• Delayed gastric emptying: GLP-1 analogs extend the time it takes for the stomach to empty after a meal. This can help reduce appetite and control blood sugar levels by limiting rapid increases in blood sugar after eating.
  • Reduced hunger: These medications can decrease the overall feeling of hunger, making it easier for individuals to adhere to a calorie-restricted diet.
  • Reduction in fat storage: GLP-1 analogs can also reduce the negative effects of insulin resistance and contribute to reduced fat storage in the body.

The newest generation of weight loss medications: What you need to know about Tirzepatide and Semaglutide

The most common medical substances used for weight loss can be divided into different categories based on their mechanisms of action and use. It's important to note that the use of these substances should occur under medical supervision, as they can have side effects and are not suitable for everyone. Here is a list of some commonly used substances:

Active Substance: Tirzepatide (For reference)

Weight Loss: 18%

Brand Name: Mounjaro

FDA/EMA Status: Approved for Type 2 Diabetes and obesity treatment.

Tirzepatide is a newer medication that has shown promising results for both diabetes control and weight loss. It works by affecting multiple biological pathways that regulate blood sugar levels and appetite, which can lead to significant weight loss.

Active Substance: Semaglutide (For reference)

Weight Loss: 16%

Brand Name: Wegovy, Ozempic

FDA/EMA Status: Approved for chronic weight management, and Type 2 Diabetes, respectively.

Semaglutide is a medication known for its ability to reduce appetite and increase the feeling of fullness. It is primarily used for weight control and Type 2 Diabetes and has proven effective in helping people lose weight.

Active Substance: Liraglutide (For reference)

Weight Loss: 7 kg*

Brand Name: Saxenda, Victoza

FDA/EMA Status: Approved for chronic weight management, and Type 2 Diabetes, respectively.

Liraglutide works in a similar way to semaglutide and is used for both weight management and diabetes management. It helps to reduce appetite and increase the feeling of fullness, resulting in weight loss.

*Note: The weight loss value for Liraglutide is given in kilograms to reflect its effectiveness in terms of weight reduction.

Active Substance: Orlistat (For reference)

Weight Loss: 3 kg*

Brand Name: Xenical

FDA/EMA Status: Approved for chronic weight management.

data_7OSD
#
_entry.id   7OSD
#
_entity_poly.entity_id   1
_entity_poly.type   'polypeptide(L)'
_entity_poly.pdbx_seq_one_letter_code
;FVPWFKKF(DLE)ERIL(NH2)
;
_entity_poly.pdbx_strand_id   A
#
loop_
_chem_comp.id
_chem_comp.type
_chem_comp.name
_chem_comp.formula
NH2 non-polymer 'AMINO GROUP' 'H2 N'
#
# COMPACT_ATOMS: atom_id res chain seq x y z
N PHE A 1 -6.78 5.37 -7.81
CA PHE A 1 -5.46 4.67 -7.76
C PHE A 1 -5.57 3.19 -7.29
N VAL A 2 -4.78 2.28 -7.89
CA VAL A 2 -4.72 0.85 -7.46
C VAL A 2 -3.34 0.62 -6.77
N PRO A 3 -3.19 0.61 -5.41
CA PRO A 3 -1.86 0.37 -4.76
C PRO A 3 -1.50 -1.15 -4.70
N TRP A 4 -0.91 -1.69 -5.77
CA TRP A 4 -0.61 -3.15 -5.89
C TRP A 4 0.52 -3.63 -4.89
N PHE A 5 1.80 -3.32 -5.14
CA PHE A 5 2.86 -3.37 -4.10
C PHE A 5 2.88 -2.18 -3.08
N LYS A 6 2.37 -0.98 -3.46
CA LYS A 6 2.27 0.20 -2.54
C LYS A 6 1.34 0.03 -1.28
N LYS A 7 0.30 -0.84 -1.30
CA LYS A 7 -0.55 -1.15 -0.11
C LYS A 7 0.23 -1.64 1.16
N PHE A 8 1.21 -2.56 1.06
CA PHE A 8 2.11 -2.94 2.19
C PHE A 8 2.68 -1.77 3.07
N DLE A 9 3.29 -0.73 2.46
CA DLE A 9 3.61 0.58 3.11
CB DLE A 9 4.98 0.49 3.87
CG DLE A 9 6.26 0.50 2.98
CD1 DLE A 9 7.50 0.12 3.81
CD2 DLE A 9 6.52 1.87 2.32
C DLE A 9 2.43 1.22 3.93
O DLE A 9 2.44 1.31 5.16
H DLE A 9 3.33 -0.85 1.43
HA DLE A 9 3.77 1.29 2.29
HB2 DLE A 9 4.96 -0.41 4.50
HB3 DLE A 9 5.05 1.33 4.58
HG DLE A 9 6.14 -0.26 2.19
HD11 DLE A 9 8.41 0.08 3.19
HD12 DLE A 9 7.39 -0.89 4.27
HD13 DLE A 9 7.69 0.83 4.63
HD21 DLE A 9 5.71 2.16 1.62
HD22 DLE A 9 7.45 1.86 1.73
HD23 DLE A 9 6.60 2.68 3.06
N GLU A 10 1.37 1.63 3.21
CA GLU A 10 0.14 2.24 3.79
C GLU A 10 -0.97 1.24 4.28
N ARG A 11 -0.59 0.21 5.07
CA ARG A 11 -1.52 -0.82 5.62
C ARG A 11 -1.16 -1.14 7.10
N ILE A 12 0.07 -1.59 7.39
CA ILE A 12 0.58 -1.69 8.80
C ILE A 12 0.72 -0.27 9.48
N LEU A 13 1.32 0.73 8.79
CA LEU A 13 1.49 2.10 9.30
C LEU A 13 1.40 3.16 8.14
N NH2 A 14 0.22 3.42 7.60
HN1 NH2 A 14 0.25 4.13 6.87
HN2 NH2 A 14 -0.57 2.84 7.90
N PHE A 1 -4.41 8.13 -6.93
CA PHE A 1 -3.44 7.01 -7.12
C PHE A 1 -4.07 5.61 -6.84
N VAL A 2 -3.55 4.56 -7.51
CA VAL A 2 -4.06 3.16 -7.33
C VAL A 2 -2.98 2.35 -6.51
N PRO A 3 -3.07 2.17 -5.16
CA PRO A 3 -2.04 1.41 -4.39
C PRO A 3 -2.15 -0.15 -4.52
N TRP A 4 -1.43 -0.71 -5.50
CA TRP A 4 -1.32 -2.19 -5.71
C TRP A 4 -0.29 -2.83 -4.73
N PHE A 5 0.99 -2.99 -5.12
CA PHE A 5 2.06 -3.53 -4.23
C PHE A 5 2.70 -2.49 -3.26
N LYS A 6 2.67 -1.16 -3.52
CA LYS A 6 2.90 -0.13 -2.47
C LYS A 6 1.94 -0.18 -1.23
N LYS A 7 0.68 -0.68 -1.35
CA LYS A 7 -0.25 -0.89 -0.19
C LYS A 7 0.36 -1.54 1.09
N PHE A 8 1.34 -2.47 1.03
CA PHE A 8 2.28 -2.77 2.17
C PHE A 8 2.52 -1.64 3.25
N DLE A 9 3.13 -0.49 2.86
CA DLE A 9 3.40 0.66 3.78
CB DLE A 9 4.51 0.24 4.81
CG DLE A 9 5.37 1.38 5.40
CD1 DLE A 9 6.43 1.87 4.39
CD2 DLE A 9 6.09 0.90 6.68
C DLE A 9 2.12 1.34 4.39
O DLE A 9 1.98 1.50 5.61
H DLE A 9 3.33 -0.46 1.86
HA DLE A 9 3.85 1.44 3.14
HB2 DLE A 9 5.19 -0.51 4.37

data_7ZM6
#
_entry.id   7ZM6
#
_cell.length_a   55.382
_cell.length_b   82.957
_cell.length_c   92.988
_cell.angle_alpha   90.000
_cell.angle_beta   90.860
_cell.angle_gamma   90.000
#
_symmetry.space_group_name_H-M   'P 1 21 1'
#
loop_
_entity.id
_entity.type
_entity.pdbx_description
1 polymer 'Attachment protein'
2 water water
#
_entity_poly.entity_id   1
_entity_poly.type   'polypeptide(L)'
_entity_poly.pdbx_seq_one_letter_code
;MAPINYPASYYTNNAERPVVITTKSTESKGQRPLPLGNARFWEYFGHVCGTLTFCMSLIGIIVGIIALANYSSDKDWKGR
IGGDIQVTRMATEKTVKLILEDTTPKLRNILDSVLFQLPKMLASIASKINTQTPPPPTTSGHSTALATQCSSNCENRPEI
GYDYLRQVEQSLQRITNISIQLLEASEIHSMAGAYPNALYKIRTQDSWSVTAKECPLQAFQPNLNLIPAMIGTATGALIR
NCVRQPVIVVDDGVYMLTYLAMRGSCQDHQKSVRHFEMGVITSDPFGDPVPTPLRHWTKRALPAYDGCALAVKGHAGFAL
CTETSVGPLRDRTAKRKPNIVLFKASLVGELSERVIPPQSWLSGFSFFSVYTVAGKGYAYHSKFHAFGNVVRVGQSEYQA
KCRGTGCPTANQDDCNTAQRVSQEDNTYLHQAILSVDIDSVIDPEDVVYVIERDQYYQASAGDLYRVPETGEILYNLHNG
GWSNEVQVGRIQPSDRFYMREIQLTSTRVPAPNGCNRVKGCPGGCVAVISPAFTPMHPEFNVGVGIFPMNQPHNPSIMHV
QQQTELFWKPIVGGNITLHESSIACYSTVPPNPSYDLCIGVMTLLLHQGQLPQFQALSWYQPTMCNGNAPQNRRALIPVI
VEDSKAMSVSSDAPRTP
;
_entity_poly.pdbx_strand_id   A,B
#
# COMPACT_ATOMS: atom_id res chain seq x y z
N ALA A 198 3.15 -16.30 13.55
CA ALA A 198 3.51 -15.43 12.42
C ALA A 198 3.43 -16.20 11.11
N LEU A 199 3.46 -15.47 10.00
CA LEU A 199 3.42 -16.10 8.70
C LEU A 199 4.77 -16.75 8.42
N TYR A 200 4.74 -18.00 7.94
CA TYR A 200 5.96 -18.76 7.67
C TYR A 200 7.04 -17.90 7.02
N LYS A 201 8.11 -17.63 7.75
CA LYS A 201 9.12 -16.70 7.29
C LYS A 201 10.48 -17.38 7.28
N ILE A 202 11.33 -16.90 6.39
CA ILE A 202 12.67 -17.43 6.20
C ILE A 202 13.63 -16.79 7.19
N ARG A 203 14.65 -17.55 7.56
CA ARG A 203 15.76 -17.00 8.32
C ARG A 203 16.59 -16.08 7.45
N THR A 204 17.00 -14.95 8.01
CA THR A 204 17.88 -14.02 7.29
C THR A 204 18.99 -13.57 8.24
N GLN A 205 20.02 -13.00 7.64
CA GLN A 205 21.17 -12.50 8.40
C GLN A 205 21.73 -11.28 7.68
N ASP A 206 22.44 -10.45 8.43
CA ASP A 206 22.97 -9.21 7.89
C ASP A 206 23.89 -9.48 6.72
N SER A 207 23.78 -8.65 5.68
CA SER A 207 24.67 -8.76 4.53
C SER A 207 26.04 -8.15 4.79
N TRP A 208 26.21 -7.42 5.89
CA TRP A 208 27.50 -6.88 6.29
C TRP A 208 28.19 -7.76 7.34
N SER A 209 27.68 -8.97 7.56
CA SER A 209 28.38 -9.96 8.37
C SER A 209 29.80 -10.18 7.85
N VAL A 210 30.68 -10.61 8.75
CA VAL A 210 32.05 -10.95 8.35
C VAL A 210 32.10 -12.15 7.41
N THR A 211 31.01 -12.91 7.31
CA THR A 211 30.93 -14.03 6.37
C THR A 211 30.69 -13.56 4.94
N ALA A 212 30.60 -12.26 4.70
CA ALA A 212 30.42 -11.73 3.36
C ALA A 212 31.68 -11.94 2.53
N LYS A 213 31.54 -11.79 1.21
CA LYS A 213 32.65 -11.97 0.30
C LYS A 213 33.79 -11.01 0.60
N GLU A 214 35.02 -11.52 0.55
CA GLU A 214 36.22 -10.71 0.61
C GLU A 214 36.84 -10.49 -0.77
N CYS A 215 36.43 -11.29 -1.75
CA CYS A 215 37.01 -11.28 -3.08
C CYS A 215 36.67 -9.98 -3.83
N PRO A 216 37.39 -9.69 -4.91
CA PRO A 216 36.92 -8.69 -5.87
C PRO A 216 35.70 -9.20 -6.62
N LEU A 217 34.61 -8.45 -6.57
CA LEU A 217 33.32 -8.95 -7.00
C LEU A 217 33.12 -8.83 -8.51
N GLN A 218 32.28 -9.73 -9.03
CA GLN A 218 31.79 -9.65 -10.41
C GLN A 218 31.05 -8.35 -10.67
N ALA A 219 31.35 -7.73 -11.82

Orlistat is a fat blocker that works by reducing the absorption of fat from your diet. It can help to reduce calorie intake and thereby lead to weight loss.

Active Substance: Naltrexone/Bupropion (For reference)

Weight Loss: 5%

Brand Name: Mysimba

FDA/EMA Status: Approved for chronic weight management.

Naltrexone/Bupropion is a combination of two different medications that affect the brain to reduce appetite and increase the feeling of fullness. It is used to assist individuals in losing weight by reducing calorie intake.

*No percentage information available

Semaglutide: Efficacy and Safety in Studies for Type 2 Diabetes and Morbid Obesity

Semaglutide, a medication that has undergone extensive clinical trials, has shown promise in the treatment of both type 2 diabetes and weight loss. By reviewing the studies included in the SUSTAIN, STEP, PIONEER, SELECT, and SUSTAIN FORTE series, we can gain an overview of Semaglutide's efficacy and safety in these two important treatment areas. The results suggest that Semaglutide can be a significant resource for patients struggling with these health issues, but it's crucial that its use is monitored by a doctor.

Semaglutide has been the subject of extensive clinical studies to evaluate its efficacy and safety, particularly in the treatment of type 2 diabetes and weight loss. Here are some of the key scientific studies conducted on Semaglutide:

  • SUSTAIN Studies: SUSTAIN (Semaglutide Unabated Sustainability in Treatment of Type 2 Diabetes) is a series of studies that evaluated Semaglutide's effect and safety for the treatment of type 2 diabetes. These studies showed that Semaglutide could lower HbA1c levels (a long-term measure of blood sugar control) and lead to weight loss in patients with diabetes.
  • STEP Studies: STEP (Semaglutide Treatment Effect in People with Obesity) is a series of studies focusing on the use of Semaglutide for weight loss in individuals with overweight or obesity. These studies have demonstrated that Semaglutide can lead to significant weight loss and improvements in health-related parameters in overweight individuals.
  • PIONEER Studies: PIONEER (Peptide Innovation for Early diabetes Treatment) is a series of studies that evaluated Semaglutide's use as an early treatment for individuals with type 2 diabetes. The results showed that Semaglutide was effective in lowering blood sugar and was safe to use.
  • SELECT Studies: SELECT (Semaglutide Effects on Cardiovascular Outcomes in People with Overweight or Obesity) are studies that evaluated Semaglutide's effect on cardiovascular events in individuals with overweight or obesity. These studies aim to assess whether Semaglutide can reduce the risk of cardiovascular diseases.